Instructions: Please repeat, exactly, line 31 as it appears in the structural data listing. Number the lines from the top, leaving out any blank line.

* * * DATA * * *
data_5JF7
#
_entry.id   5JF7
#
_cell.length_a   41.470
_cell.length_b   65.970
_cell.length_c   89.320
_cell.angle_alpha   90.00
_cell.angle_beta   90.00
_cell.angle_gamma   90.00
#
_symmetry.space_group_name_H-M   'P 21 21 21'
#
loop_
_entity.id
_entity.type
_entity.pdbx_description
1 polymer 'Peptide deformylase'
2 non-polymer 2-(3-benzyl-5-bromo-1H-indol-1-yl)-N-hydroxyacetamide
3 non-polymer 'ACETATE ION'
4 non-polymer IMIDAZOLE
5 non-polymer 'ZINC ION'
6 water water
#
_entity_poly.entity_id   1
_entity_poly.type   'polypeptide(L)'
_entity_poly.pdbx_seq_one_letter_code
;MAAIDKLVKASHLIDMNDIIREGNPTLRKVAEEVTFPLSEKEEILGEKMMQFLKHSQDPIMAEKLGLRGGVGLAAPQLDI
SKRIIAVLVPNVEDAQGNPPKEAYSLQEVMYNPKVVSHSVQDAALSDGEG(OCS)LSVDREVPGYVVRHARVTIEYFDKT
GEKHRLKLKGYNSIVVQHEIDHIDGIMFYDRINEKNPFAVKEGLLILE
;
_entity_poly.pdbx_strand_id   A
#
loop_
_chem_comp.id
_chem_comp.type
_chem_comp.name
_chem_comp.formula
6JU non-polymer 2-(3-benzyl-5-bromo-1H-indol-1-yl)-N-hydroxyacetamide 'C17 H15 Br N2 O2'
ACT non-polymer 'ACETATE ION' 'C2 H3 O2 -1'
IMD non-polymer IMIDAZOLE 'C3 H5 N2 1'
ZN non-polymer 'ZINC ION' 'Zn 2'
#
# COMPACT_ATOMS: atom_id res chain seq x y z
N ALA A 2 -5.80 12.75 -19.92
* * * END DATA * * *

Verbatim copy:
;